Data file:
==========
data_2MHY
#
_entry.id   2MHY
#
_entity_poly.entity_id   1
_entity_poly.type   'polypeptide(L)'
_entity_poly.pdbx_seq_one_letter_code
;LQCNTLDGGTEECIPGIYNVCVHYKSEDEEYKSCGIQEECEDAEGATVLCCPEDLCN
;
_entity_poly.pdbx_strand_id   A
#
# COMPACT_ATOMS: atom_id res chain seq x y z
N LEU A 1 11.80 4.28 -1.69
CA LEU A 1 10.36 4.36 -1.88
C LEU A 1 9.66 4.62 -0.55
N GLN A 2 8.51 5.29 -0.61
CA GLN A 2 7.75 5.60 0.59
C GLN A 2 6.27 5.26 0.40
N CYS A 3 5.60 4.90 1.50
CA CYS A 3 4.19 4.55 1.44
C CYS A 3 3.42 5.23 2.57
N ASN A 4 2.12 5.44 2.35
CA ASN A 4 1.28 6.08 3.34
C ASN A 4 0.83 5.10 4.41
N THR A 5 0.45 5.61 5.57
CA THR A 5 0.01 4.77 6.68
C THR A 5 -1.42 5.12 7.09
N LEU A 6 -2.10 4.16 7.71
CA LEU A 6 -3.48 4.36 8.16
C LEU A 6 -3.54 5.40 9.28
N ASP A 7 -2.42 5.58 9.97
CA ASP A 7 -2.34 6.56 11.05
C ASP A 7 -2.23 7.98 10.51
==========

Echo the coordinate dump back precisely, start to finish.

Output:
data_2MHY
#
_entry.id   2MHY
#
_entity_poly.entity_id   1
_entity_poly.type   'polypeptide(L)'
_entity_poly.pdbx_seq_one_letter_code
;LQCNTLDGGTEECIPGIYNVCVHYKSEDEEYKSCGIQEECEDAEGATVLCCPEDLCN
;
_entity_poly.pdbx_strand_id   A
#
# COMPACT_ATOMS: atom_id res chain seq x y z
N LEU A 1 11.80 4.28 -1.69
CA LEU A 1 10.36 4.36 -1.88
C LEU A 1 9.66 4.62 -0.55
N GLN A 2 8.51 5.29 -0.61
CA GLN A 2 7.75 5.60 0.59
C GLN A 2 6.27 5.26 0.40
N CYS A 3 5.60 4.90 1.50
CA CYS A 3 4.19 4.55 1.44
C CYS A 3 3.42 5.23 2.57
N ASN A 4 2.12 5.44 2.35
CA ASN A 4 1.28 6.08 3.34
C ASN A 4 0.83 5.10 4.41
N THR A 5 0.45 5.61 5.57
CA THR A 5 0.01 4.77 6.68
C THR A 5 -1.42 5.12 7.09
N LEU A 6 -2.10 4.16 7.71
CA LEU A 6 -3.48 4.36 8.16
C LEU A 6 -3.54 5.40 9.28
N ASP A 7 -2.42 5.58 9.97
CA ASP A 7 -2.34 6.56 11.05
C ASP A 7 -2.23 7.98 10.51